The big question is: who is this album for?
Ben Ashmore 2007
Uneasy Listening Vol. 1; not the greatest of album titles, is it? An album of everyone’s favourite songs by happy goth-metallers HIM reworked; but in what way? New-rave versions of their music or how about a hip-hop version of “In Joy and Sorrow”? Turns out HIM have gone all romantic on us and have unleashed a loved up album of their songs re-worked to a much softer effect
Ville Valo has claimed this is an album for the girls…and he’s not wrong. You can imagine a dejected she-Goth wistfully staring out of her window at the rain pining for her he-Goth while Uneasy Listening Vol. 1 plays.
It is fair to say that some of the songs hit the mark. “Close To The Flame” throws up images of, dare I say it, Jeff Buckley and “Gone With The Sin” is a majestic piece of music, lush with strings and vocals at their most sensitive all understated and slight.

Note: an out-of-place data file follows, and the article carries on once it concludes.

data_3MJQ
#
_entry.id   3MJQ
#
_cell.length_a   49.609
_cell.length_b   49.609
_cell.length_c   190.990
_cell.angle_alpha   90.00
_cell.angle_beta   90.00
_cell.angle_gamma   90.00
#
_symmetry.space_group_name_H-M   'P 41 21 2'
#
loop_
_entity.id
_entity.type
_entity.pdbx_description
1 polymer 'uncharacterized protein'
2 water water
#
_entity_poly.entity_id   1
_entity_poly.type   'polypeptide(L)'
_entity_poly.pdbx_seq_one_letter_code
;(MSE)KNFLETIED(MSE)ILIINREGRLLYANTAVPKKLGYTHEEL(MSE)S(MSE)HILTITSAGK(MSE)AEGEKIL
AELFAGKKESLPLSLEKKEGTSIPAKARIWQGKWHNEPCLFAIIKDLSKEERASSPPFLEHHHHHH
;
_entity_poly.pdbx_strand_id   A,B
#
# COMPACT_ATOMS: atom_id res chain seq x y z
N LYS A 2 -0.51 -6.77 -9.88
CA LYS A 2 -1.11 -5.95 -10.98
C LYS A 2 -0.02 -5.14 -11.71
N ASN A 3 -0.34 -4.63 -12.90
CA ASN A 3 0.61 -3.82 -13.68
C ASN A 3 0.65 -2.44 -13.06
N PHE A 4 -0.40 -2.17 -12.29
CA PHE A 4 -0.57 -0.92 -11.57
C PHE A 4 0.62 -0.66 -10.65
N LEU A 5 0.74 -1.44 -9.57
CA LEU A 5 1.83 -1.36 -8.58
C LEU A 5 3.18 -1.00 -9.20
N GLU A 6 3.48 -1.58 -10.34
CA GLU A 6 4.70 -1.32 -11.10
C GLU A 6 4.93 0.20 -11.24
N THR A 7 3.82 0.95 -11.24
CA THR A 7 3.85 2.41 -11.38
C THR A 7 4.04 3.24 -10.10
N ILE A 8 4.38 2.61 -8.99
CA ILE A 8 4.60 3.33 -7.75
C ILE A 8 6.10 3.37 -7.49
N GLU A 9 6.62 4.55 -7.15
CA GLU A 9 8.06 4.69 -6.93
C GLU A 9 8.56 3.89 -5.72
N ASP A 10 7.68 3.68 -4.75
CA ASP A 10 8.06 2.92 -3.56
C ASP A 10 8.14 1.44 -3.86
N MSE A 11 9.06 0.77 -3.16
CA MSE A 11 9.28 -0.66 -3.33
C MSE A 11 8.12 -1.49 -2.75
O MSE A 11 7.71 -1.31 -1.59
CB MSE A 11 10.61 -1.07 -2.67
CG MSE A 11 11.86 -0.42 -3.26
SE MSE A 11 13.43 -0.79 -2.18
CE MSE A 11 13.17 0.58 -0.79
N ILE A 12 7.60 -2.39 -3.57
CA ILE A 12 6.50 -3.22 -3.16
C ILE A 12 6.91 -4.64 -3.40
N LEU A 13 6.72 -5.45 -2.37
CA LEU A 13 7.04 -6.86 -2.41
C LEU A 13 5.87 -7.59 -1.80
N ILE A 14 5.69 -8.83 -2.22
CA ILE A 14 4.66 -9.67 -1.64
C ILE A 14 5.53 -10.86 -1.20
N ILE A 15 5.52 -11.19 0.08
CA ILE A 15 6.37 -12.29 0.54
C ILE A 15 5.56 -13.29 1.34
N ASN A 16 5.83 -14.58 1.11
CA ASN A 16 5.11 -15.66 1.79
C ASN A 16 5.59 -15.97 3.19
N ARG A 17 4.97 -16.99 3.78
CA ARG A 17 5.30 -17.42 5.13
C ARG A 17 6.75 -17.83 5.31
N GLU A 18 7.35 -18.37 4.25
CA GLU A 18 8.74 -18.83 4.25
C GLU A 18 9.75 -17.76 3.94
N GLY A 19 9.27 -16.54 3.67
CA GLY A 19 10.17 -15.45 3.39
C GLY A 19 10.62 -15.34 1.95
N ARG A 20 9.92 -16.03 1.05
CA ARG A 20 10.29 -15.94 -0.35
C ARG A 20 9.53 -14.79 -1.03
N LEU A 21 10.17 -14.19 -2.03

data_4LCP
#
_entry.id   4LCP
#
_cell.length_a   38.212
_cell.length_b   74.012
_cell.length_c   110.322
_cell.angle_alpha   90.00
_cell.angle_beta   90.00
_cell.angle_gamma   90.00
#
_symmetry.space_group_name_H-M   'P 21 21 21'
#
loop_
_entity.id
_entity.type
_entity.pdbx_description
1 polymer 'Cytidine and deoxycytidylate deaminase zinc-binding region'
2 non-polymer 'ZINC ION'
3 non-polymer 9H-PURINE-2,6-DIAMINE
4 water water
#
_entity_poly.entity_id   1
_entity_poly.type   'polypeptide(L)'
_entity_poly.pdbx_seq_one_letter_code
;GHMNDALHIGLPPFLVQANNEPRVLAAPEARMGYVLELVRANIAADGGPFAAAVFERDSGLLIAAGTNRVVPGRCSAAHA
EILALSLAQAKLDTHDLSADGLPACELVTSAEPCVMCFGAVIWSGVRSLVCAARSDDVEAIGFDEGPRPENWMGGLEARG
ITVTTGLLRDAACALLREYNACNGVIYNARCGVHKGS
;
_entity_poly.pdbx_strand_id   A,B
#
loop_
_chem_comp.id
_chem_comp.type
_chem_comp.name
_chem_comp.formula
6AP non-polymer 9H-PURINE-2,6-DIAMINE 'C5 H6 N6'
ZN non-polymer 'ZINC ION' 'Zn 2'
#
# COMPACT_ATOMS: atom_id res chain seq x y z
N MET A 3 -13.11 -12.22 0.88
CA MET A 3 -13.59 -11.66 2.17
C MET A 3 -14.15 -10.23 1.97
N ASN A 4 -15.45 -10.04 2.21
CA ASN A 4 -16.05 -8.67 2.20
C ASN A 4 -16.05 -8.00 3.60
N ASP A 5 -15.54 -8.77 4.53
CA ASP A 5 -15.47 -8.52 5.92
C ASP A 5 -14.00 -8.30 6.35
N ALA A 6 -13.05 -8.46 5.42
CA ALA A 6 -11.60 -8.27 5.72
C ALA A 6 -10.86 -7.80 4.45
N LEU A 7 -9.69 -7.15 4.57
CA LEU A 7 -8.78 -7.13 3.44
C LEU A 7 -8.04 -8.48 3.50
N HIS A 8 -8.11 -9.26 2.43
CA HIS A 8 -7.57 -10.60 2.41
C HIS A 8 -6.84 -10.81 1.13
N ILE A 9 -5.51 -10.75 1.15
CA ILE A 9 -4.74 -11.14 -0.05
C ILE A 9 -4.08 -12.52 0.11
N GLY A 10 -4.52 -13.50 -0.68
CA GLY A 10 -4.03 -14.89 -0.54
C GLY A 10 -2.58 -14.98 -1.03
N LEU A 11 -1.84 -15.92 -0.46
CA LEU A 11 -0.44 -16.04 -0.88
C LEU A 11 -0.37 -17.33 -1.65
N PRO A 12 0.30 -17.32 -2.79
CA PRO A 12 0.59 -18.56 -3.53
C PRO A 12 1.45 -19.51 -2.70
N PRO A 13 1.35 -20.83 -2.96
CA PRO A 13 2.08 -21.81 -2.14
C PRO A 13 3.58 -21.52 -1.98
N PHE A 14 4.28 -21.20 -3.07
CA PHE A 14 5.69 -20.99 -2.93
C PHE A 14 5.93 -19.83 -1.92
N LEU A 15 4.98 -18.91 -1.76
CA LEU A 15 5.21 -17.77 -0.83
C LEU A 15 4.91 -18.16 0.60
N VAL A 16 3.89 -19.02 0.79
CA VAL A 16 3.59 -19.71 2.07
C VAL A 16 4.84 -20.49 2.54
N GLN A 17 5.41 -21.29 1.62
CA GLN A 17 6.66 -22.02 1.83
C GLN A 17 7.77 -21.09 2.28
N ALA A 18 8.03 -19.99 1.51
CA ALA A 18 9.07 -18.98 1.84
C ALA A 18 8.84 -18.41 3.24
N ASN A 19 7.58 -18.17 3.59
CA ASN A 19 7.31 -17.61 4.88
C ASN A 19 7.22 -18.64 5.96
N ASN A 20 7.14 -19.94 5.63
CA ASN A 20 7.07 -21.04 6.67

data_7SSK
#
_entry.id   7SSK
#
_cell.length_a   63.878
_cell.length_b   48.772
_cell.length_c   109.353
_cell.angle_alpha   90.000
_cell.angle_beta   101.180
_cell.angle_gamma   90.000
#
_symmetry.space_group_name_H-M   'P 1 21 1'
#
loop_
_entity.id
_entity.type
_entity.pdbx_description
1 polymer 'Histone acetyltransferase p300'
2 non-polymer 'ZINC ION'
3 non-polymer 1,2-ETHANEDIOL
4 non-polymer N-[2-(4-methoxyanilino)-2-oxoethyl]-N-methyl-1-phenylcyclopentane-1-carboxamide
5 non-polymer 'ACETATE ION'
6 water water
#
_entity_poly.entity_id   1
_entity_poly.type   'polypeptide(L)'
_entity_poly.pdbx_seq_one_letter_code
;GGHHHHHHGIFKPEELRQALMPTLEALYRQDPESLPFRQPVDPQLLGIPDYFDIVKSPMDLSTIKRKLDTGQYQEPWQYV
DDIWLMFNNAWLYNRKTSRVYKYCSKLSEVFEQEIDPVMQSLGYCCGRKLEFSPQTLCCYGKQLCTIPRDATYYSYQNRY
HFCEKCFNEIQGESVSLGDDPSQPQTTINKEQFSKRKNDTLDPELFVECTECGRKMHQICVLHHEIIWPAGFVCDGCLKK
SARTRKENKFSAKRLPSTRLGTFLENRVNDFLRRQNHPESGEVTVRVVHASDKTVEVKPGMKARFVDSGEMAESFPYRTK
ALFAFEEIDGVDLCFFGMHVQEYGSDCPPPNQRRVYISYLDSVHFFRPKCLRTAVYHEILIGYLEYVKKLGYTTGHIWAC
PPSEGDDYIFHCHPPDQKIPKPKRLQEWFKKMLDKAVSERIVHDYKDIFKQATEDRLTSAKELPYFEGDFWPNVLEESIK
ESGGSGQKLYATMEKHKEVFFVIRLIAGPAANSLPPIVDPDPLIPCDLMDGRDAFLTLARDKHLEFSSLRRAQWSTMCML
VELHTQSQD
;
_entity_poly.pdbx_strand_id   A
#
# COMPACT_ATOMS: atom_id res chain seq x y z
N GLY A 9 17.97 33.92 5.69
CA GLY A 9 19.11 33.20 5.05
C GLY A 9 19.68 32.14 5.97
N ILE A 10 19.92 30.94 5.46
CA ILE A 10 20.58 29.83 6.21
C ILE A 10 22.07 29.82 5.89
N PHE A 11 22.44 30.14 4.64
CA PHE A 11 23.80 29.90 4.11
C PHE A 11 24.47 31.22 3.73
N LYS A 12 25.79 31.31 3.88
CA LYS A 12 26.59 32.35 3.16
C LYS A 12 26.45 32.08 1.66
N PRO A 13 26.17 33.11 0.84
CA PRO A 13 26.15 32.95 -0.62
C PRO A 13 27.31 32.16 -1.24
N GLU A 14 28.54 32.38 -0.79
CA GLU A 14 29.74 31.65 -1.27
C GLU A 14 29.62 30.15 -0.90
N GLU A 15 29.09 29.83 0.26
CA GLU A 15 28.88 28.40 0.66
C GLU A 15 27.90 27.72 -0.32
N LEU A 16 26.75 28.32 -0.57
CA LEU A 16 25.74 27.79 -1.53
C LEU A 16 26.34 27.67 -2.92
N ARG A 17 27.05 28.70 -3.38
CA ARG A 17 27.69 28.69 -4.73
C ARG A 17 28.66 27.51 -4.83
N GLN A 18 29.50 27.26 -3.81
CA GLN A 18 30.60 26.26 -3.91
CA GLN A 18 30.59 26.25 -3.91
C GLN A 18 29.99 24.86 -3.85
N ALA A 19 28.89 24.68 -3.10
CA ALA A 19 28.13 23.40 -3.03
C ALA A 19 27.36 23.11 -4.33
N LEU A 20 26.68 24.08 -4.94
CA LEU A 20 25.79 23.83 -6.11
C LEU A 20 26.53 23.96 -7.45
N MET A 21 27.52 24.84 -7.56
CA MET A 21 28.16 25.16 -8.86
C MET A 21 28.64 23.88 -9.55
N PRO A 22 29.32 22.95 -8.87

The problem is that Uneasy Listening sometimes is exactly that. Too often does HIM try to re-work a song that did not need to be re-worked and some songs just come across as a joke. The vocals on “It’s On All Tears” are painful to listen to: much more than uneasy with Ville’s voice pitching all over the place above music which sounds like Hank Marvin and The Shadows. Meanwhile “When Love and Death Embrace” is three minutes fifty of AOR …which should strike fear into the heart of any music fan.
The big question is: who is this album for? HIM fans will already have much of these re-workings on special edition singles and those wanting to get into HIM should steer clear and aim for their earlier stuff such as Razorblade Romance or pick up And Love Said No. Let’s just hope the ‘metal’ Volume 2 is not quite so uneasy on the ears.